Continuing on I reached the second highest point on the hike at 1.9 miles. From here it was a gradual descent of 350 feet over the next 2.5 miles. At 2.4 miles the trail makes a slight left as I came out of the woods and into the first meadow of the hike. The trail here was very wide and crosses a small stream on a wooden bridge. After another 0.1 miles you will leave the meadow and head back into the wood. Pay close attention here as the trail makes a sharp right into the woods as the wide grass covered path that you were walking on continues straight ahead. There is a sign here that points you in the right direction though it was hard to see as it was leaning up against a pine tree with most of the writing on the sign obscured by the pine boughs.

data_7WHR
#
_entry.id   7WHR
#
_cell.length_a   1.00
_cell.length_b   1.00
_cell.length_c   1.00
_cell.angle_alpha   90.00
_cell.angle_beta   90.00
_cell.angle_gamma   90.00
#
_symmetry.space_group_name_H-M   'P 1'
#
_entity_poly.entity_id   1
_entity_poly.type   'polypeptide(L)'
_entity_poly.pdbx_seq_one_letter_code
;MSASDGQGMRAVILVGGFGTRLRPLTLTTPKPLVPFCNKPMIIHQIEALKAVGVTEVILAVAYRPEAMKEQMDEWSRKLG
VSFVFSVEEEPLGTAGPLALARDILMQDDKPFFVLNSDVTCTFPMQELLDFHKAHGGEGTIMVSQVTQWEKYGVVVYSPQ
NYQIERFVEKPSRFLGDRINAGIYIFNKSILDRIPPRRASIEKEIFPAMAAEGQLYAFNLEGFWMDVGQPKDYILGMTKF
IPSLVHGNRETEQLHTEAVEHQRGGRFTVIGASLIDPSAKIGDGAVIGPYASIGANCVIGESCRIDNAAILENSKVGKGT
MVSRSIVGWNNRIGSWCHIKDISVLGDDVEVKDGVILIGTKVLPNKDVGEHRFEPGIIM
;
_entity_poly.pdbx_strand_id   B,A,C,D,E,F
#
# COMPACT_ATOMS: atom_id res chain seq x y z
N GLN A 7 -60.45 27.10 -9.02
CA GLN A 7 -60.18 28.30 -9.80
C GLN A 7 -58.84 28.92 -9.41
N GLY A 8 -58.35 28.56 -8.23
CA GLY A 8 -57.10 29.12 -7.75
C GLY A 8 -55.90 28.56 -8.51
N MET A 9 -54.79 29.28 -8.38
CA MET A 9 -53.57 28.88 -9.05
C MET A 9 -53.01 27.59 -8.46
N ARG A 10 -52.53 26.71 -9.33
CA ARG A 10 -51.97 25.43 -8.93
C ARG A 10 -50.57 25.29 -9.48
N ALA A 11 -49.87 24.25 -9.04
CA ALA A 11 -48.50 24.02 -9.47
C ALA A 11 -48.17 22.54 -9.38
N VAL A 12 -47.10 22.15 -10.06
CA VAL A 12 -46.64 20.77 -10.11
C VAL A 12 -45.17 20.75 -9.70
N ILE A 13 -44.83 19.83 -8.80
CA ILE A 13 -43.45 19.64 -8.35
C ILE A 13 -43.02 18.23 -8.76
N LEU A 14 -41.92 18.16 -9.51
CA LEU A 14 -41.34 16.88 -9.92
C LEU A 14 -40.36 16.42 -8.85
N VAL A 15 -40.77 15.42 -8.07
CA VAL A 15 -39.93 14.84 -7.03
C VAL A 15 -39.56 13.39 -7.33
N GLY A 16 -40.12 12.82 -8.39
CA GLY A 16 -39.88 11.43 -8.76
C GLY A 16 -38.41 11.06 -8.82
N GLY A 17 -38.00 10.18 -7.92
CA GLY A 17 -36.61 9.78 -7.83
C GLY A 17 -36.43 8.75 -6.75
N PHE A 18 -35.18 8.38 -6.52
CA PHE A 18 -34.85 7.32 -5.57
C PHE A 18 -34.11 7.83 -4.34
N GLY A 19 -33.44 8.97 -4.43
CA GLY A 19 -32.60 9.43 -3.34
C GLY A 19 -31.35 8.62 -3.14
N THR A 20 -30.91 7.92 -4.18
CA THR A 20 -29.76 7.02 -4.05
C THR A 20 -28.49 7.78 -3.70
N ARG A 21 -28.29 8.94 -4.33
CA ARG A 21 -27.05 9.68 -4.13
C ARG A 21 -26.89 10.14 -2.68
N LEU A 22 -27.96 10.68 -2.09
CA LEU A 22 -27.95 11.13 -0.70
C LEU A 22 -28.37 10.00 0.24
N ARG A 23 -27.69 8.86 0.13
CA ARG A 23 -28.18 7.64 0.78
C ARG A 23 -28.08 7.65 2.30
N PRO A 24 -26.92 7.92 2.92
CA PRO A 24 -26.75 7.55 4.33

At about 3.6 miles into the hike, as the trail followed along a small stream about 200 feet to the right of the trail, I came across my first hunter. Since I was hiking on the first Saturday of December, I sort of figured I would come across a hunter or two in the woods. I made sure I wore plenty of blaze orange and I tried to keep my noise down, except for my constant talking into my voice recorder as I made note of landmarks and current distances hiked on the trail. The hunter seemed to be enjoying an early morning snack as I passed. I waved and he nodded back and the was the last I saw of him.